Shalaka Joshi is the South Asia “gender lead” of the International Finance Corp., the private-finance arm of the World Bank.
So she can tick off the impact of the IFC’s Banking on Women initiative, which has mobilized more than $1.3 billion to help get 50 banks in 34 countries lending to women-owned small businesses. With a profitable new line of business, the banks are now lending on their own.
Likewise, IFC technical support helped Ecom, the world’s third-largest coffee distributor, improve productivity by boosting the skills and status of women farmers.
“It’s not about a nice-to-have, a do-this-to-make-yourself feel good,” Joshi said in a video interview with ImpactAlpha’s David Bank at last fall’s SOCAP conference in San Francisco. “There’s a crucial business case for why you should embed gender into enterprises at all kinds of scales, all kinds of ways.”
Often, attention to gender is required to mitigate a material risk. One firm in Papua New Guinea told the UK’s Overseas Development Institute that an estimated 26,200 days per year were lost as a result of domestic violence. Domestic violence is pervasive in the Pacific, with surveys showing that the incidence of violence against women in the Pacific is the worst in the world. More than 60 per cent of women and girls have experienced violence at the hand of an intimate partner or family member.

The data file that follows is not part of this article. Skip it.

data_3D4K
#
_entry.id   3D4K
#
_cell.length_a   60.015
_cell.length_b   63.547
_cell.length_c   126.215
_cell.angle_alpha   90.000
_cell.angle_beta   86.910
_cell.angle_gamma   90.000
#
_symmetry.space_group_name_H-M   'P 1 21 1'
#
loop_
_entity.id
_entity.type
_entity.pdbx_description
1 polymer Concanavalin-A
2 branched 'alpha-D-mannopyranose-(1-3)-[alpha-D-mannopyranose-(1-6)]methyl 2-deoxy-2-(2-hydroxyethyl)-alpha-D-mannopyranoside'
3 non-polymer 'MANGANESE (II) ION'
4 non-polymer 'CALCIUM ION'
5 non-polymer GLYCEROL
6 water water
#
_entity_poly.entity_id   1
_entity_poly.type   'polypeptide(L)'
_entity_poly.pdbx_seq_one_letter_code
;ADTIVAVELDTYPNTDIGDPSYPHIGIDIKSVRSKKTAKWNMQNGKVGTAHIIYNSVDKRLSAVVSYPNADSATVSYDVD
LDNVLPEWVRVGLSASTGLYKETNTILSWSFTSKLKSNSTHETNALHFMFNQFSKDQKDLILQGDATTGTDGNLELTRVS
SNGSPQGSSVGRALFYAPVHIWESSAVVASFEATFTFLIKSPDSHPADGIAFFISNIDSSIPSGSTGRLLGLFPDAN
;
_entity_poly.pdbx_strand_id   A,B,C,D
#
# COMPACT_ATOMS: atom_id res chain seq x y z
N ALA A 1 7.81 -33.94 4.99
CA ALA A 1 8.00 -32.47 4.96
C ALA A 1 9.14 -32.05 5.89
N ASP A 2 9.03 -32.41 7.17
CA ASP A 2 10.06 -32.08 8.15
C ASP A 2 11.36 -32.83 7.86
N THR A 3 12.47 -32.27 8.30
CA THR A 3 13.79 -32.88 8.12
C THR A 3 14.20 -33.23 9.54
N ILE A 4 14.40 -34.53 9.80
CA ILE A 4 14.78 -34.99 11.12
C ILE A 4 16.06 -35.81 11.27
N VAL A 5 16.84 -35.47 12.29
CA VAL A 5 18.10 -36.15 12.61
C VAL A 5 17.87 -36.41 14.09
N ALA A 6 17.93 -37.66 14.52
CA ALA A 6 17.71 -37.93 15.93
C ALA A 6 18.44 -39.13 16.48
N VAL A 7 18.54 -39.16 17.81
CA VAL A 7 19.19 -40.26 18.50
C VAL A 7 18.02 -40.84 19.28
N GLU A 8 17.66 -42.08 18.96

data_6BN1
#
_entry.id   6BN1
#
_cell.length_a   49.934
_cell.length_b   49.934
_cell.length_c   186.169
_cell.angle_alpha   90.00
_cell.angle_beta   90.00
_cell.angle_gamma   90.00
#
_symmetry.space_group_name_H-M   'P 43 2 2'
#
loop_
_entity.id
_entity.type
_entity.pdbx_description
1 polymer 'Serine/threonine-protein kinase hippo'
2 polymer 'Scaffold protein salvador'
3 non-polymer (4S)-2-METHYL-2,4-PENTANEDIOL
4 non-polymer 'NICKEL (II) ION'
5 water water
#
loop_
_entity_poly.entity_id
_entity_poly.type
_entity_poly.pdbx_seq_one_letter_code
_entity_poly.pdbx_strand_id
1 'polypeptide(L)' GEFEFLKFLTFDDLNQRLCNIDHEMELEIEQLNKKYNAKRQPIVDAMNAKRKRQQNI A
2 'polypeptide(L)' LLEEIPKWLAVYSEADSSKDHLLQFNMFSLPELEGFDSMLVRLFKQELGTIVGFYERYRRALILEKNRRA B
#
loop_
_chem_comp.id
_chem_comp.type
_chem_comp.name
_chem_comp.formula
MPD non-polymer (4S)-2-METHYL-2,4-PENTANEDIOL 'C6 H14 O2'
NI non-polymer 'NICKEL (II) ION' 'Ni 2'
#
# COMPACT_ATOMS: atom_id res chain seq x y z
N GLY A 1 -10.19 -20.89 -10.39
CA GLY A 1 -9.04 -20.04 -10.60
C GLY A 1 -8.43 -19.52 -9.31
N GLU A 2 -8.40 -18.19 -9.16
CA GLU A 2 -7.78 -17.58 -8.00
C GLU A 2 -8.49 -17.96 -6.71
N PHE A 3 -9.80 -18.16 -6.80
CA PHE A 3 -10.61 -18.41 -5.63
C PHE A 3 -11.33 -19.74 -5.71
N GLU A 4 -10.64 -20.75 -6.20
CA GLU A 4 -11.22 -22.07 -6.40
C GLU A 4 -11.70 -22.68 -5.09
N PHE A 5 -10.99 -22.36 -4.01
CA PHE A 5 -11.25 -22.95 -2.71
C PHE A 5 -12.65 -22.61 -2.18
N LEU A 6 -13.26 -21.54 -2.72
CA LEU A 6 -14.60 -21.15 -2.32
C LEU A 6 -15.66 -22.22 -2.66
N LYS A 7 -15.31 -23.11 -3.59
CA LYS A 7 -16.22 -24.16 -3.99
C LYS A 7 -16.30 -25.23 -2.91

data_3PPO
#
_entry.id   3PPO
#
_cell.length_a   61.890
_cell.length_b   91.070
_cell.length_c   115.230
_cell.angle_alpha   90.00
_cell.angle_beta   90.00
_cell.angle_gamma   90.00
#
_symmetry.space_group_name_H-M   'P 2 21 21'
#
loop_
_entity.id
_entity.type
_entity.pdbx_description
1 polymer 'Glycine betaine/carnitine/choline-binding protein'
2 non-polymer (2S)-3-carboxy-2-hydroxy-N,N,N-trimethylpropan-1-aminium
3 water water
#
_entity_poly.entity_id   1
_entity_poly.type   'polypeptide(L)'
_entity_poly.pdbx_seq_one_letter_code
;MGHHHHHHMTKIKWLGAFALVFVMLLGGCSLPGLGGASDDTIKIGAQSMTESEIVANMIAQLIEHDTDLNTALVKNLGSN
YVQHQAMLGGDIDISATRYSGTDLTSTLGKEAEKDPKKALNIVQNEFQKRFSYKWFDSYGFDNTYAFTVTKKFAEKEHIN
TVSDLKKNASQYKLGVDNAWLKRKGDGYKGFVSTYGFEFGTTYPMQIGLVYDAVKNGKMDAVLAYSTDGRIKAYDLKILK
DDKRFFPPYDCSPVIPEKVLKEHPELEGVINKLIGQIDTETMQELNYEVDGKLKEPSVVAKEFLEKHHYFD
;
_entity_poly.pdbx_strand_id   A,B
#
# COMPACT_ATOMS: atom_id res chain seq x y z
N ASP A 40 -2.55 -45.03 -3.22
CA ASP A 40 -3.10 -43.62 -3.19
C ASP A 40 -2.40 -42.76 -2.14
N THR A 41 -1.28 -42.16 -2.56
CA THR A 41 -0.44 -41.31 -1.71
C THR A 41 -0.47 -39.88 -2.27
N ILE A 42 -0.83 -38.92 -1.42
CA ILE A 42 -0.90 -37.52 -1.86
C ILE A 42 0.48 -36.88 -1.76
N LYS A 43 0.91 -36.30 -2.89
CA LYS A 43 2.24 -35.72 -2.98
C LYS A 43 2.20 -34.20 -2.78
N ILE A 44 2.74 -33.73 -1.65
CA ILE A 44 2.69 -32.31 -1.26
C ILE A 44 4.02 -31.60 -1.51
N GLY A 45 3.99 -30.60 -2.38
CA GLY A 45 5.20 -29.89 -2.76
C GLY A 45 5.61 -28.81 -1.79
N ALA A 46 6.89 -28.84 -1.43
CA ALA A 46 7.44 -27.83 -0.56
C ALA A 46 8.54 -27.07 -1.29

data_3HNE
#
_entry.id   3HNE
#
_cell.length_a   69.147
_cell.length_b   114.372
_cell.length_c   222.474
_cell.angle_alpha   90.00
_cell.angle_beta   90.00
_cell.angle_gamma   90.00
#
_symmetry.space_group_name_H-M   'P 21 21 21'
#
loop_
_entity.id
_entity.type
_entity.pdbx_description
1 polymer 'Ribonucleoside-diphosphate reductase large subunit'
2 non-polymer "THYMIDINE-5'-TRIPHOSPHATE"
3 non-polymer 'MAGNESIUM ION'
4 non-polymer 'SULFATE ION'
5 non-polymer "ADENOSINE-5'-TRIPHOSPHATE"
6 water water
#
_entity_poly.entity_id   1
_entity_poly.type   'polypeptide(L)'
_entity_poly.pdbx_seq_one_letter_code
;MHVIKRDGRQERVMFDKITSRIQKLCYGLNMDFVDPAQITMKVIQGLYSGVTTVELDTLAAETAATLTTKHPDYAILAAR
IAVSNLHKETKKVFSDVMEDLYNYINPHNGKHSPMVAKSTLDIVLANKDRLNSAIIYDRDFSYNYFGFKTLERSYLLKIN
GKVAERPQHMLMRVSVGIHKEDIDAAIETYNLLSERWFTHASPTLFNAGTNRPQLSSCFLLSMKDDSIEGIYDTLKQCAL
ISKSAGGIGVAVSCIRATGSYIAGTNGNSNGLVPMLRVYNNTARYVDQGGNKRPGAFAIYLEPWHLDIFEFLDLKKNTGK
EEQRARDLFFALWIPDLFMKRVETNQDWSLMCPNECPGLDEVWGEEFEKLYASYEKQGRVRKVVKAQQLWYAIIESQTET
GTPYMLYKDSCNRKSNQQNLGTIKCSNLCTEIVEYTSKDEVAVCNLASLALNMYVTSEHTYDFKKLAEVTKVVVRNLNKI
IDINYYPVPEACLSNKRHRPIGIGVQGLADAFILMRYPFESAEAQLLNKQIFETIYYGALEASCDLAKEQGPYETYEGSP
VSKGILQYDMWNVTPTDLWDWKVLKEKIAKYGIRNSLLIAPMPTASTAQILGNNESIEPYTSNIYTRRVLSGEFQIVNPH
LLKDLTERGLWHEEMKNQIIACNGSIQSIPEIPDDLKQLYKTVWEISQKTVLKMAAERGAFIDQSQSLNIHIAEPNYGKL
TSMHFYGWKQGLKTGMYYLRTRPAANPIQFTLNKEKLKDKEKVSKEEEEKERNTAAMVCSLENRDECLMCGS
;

As Joy Anderson has written on ImpactAlpha, gender-based violence “is not a sideline social issue, relegated to development grants and the work of NGOs. Bringing a gender analysis into investments in the region allows investors to understand and navigate this risk more effectively.”
In the interview, Joshi said, “The entry point is rarely, ‘Is there gender-based violence?’ It’s ‘What are the business challenges you face? Let us help you tease out how to address those challenges.’”
“Gender is often at the root of those challenges,” Joshi said. “Gender-based violence is a particularly difficult problem to address, but has very strong impact once you address it.”